Discussion in 'Kickboxing' started by Domestic_Rat, Aug 9, 2005.
Do you in fact mean that WC is all about not getting hit in the head?
You'll need to define the distinction, but I should also add that protecting the head is only 40% another 40% of course is about hitting your opponents head.
What most kickboxers term as guarding their head is in fact keeping both hands tucked in close to the chin in order to catch shots they dont see coming whereas I guessed that when you say guard the head you mean block incoming shots or dodge them or something like that.
My mate does mixed kung fu stuff, and he uses wing chun style punches. When I did TSD with him, his hands were far too fast for me to defend against. However, when you're actually making a reasonable amount of contact with someone it's a different story. He is far, far, far bigger and stronger than me, yet my punches are at least as powerful as his because I use boxing punches. Speed is all well and good as long as you don't sacrifice too much power.
And please, don't start talking to me about how he's not using teh real wing chun, this is just what I've found from my experience, I may be wrong, and I really don't give two hoots about what lineage he is.
Just my 2p:
I think power in the WC punch comes from 3 things:
The alignment is of the bones to give a good penetrating punch, which can take a while to learn because it feels very un-natural at first.
Hip turning is obvious really. The twisting motion gets weight behind the punch.
Footwork depends on the situation. If you just turn/pivot/shift or whatever you call it, if you really drop the knee as you turn, then you will get even more mass behind your attack. This takes some time to get the co-ordination right and you have to be careful not to over-do the dropping.
If you step, you can also drop the knee and shift the weight as you land the foot. I think it's important to get this in as a reflex action, and again the co-ordination is difficult to master.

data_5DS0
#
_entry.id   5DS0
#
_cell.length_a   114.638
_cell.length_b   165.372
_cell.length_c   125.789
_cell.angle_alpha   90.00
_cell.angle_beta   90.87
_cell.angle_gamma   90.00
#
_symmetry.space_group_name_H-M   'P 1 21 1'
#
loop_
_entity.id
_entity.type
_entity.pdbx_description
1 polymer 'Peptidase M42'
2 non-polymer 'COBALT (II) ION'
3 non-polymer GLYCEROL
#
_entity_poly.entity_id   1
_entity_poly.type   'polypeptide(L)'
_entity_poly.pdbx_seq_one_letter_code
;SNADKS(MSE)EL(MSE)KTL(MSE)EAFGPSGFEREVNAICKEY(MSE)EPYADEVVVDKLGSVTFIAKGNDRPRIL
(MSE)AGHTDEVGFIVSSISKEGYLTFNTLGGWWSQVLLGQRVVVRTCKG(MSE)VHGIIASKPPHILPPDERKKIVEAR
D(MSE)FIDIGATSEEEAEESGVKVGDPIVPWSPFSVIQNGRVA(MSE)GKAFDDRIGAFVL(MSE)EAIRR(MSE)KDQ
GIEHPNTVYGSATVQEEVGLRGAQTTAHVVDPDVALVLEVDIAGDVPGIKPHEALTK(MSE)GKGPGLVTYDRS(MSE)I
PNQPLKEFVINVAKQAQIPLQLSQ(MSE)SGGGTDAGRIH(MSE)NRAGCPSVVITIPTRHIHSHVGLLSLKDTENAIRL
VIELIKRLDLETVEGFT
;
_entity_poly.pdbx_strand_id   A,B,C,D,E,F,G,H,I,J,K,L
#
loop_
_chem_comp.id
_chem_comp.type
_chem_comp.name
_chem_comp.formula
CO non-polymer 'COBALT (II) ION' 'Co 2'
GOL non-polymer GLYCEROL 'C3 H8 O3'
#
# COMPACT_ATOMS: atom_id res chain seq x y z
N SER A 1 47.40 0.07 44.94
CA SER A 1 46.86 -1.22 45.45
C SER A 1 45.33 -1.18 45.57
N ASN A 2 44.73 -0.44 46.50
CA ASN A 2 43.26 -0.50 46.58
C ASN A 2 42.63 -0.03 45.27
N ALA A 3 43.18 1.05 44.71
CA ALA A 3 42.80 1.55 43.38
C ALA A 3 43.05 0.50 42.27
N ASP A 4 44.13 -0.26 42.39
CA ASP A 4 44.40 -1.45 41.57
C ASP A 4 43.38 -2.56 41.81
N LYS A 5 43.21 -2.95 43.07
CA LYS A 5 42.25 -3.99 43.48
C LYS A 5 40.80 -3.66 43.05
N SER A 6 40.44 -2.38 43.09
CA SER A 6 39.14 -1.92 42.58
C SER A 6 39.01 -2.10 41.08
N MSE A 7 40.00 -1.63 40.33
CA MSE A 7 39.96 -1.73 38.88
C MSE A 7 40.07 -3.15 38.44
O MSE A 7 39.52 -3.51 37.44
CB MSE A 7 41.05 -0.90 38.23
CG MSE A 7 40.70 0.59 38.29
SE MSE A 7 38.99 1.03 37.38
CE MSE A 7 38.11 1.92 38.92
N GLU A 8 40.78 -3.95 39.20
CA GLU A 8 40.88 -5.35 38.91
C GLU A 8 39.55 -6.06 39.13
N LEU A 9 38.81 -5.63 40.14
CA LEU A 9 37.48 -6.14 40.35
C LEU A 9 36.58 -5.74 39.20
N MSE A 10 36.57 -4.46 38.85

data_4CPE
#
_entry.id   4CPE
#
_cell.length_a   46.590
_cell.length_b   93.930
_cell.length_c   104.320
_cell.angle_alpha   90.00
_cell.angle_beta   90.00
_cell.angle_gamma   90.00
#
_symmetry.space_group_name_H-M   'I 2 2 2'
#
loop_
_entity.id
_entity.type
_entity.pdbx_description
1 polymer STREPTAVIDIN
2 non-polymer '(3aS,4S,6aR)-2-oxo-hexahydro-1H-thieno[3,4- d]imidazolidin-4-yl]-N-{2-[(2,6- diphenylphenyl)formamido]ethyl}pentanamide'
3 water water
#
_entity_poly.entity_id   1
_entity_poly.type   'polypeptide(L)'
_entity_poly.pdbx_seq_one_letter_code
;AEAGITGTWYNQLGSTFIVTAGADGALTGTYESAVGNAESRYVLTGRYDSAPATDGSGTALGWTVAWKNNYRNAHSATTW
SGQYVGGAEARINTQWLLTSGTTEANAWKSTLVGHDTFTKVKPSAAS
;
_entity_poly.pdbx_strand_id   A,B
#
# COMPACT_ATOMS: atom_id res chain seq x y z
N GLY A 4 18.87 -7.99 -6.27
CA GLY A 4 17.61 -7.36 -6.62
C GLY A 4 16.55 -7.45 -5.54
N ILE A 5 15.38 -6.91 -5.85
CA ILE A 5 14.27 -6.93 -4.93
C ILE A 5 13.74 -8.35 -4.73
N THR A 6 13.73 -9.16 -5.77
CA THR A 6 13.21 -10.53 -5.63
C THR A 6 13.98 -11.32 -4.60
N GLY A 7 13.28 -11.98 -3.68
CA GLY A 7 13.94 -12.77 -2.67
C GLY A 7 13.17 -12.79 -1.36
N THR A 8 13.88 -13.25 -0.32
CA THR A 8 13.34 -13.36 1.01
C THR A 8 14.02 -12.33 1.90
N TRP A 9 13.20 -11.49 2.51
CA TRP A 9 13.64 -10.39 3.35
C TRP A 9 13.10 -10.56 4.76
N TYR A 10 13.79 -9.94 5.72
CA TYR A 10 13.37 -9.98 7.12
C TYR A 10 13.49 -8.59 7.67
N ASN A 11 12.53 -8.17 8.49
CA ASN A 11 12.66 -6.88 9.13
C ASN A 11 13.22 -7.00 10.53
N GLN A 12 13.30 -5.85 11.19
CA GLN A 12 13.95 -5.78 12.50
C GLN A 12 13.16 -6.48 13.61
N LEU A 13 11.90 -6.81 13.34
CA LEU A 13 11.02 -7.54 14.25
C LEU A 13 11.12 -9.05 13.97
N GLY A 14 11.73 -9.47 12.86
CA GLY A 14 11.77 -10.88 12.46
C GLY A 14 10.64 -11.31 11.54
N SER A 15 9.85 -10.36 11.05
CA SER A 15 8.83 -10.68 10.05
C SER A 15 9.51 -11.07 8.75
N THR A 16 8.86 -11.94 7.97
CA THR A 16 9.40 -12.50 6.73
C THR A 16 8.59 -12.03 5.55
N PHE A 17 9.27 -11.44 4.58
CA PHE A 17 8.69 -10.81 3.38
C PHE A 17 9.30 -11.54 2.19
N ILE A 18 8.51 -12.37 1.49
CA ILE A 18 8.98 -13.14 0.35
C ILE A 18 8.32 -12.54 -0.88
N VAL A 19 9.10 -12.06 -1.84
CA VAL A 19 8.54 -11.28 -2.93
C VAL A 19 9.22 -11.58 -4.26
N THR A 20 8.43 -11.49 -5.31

But eventually, when all 3 are put together you can get a relatively powerful whipping punch. I think there's something in the Biu Tze form that gives additional power but I'm not sure what it's all about yet.
As for WC not protecting the head, there is a principle in WC "cotton like body, glass like head". In other words it's saying that you shouldn't rely on being able to "take" punches because the body and head are fragile. Hence why it's important to do something about it before it gets that far.
It's unrealistic to stop every single attack over an arbitrary period of time however.
Anonymouse is right. In Wing Chun we first stood still and punced in a very rooted position. But as we progressed my trainer stressed on how important footwork is. Some nights we only practiced footwork for an hour and a half.
Many times my trainer said that we should practice footwork more than anything else. (I still suck at it though)
Ps - Oh yea, Bill Gee. My Wing Chun instructor has pracriced martial arts since he was 8 years old. He's now 33. He's seventh dan in Kickboxing, Wing Chun and Tai-Chi. You know why he teaches us martial arts? He said it himself: "Because I can learn from you guys"
Think about that.
Thinking hard, but can't work out how that fits in with anything I've posted. Are you on drugs?
"Don't lean, step in!" (when hitting)
Sounds about right, fast hands and good instinctive control of the centreline. The trade off is that you don't get the full power of a boxers hook. However, a finger strike to the eyes, a punch to the throat etc don't need enormous power to drop the opponent to the floor. Off course WC never settles for one blow and always aims to take full advantage of an openining with a rapid succession of blows such as chain punches.
We're not talking about eye gouges or throat strikes so let's leave that issue aside and concentrate on closed fist punching.
My mate wasn't getting the full power of a boxer's jab, let alone a hook. It's one thing punching too fast for me to defend against in light contact sparring where we're not allowed to to make contact with the head at all; it's quite another trying to knock someone out with them. Were it not for his great strength his punches would be annoying at best, and since I'm not a particularly good puncher anyway I'm not entirely convinced that even his WC punches would be any good.